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    The beginnings of this particular morning's travel however were marked with the first ominous signs of mechanical discontent in our machinery, or more specifically, the assemblage of mechanical schizophrenia that was responsible for my continued progress - namely the KTM. :huh Upon pressing the ignition button, something from within the bowels of the motor was making such a horrendous grinding noise as the starter attempted to coax the engine into life that women and small children immediately went running for cover. :eek1 It was the worst kind of clatter you could possibly imagine, sounding like two angrily combative gear wheels that were in a desperate confrontational duel with the ultimate purpose of ripping away the teeth from each other. Surprisingly though, when the engine did at last fire, all within sounded fine, with not a whimper to be heard from the offending items; and so since on this particular trip, time was definitely of the essence, I decided - in a rare moment of optimism (or more likely desperation) to hedge my bets and hope for the best. :scratch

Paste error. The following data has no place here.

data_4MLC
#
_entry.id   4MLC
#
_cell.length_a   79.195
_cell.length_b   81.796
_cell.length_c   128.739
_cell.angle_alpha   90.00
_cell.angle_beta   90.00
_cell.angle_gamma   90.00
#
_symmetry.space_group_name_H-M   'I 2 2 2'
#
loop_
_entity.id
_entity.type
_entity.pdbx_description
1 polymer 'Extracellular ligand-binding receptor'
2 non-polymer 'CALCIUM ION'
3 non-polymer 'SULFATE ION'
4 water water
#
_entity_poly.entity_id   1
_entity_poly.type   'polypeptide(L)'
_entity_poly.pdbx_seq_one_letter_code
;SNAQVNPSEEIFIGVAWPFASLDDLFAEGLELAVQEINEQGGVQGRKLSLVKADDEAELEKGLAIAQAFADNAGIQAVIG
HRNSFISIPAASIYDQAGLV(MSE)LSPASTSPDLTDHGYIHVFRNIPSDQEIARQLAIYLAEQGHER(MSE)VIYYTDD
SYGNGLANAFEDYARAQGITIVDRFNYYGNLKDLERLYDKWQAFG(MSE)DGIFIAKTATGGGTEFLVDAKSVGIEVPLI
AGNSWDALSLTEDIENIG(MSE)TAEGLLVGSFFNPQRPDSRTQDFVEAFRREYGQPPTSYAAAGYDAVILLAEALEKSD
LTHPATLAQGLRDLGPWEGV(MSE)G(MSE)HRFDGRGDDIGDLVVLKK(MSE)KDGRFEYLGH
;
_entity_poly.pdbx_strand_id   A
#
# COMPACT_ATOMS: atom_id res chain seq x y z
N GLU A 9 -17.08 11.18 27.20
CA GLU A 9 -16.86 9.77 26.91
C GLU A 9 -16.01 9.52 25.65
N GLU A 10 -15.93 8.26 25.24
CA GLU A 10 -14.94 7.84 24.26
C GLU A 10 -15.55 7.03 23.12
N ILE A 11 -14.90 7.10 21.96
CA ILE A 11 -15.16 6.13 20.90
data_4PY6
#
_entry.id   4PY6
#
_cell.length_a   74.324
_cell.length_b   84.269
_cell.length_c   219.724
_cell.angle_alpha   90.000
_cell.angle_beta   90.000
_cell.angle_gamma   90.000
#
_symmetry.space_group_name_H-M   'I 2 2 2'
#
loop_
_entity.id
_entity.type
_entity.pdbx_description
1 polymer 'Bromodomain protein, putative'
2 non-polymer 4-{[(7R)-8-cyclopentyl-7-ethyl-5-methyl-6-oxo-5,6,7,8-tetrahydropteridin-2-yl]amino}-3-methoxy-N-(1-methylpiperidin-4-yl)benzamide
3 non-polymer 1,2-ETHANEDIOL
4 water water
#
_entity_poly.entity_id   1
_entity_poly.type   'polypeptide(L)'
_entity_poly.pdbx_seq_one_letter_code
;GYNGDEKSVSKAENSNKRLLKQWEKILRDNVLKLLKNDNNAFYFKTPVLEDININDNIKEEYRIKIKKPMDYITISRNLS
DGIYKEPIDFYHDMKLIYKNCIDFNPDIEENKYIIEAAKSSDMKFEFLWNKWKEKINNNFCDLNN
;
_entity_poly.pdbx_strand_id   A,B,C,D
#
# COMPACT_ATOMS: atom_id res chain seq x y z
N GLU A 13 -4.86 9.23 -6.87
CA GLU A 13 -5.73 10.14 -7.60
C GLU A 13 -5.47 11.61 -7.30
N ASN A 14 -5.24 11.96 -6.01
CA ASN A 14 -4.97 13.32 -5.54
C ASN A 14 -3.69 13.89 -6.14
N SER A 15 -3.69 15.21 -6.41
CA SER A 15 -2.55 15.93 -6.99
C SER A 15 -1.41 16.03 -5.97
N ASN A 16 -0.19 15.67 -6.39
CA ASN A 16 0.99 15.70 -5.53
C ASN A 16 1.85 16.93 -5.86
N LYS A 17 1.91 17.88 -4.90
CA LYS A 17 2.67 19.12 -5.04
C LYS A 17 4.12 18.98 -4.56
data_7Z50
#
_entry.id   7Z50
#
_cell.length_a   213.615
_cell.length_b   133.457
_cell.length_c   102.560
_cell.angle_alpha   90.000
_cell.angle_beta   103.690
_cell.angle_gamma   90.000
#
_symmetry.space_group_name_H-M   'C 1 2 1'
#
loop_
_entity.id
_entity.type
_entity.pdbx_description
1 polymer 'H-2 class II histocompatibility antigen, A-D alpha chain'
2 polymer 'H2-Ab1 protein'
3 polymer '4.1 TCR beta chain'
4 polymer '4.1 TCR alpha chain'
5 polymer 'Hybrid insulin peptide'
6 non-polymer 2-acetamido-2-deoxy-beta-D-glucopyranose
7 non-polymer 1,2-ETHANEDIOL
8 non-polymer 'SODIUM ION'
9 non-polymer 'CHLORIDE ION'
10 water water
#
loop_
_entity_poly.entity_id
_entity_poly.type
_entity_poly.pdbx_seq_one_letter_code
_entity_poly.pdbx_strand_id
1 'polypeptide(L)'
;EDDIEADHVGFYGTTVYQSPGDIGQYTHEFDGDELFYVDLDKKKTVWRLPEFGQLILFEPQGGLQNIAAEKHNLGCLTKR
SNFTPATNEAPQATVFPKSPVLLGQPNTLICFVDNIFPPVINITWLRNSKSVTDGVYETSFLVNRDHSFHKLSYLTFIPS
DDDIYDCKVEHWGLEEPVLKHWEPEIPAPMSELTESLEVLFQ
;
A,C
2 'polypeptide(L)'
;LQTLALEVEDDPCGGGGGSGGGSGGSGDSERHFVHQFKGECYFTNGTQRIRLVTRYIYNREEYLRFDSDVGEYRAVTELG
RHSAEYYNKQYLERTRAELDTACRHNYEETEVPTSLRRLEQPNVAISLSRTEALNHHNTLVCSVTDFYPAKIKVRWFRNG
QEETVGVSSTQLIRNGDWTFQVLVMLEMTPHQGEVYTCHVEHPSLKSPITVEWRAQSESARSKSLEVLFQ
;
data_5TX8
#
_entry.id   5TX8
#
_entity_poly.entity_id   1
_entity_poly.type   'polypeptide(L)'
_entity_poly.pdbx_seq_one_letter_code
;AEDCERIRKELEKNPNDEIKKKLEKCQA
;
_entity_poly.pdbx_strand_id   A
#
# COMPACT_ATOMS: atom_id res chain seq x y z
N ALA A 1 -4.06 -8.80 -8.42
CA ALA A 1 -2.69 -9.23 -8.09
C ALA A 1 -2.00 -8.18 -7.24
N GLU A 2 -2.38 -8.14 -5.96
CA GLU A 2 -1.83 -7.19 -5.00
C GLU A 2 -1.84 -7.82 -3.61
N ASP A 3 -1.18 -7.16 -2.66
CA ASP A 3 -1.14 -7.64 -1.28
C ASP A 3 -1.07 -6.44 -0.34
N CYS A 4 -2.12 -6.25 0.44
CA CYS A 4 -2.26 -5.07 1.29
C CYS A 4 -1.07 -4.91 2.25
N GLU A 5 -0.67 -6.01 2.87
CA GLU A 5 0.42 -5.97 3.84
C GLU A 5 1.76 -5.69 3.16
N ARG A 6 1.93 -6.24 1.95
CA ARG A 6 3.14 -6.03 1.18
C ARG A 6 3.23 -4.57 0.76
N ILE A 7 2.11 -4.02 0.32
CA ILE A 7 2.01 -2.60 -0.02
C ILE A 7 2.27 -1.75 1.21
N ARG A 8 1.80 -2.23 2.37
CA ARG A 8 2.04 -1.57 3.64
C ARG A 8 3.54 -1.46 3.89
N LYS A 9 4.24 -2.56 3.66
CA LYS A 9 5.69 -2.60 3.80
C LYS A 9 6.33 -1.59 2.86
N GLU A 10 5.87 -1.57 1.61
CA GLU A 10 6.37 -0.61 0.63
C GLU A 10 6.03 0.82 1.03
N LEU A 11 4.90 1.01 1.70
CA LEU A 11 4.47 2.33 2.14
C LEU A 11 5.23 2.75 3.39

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    Thankfully, without any further incident the three of us completed the journey to Dawson City and rode on down to the waterfront to meet the boat. The George Black Ferry (as it is called) connects Dawson City with the Top of The Road Highway which is situated on the other side of the Yukon River (at the bank of which we were now waiting) and apparently the round trip crossing operates 24 hours, seven days a week (except for 5-7am on a Wednesday morning when the vessel receives its' weekly dose of maintenance). The best thing about the ferry though, is that flying in - what for me is - the acceptable face of capitalism, the trip is absolutely free. :thumb Socialism, eh? - gotta love it! :evil And, although not in the remotest sense an arduous crossing, I must admit that the very act of even loading my trusty two wheeled steed onto an actual boat did give the whole journey just a touch more cachet in my mind :ymca - some folks are easily amused, apparently.

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    ...........and they still had hosepipe bans. :deal

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    'Yeah, If we can run at 120 over the Top of The World, we'll keep up our 60mph overall average' - Gary does the math and is still a happy camper.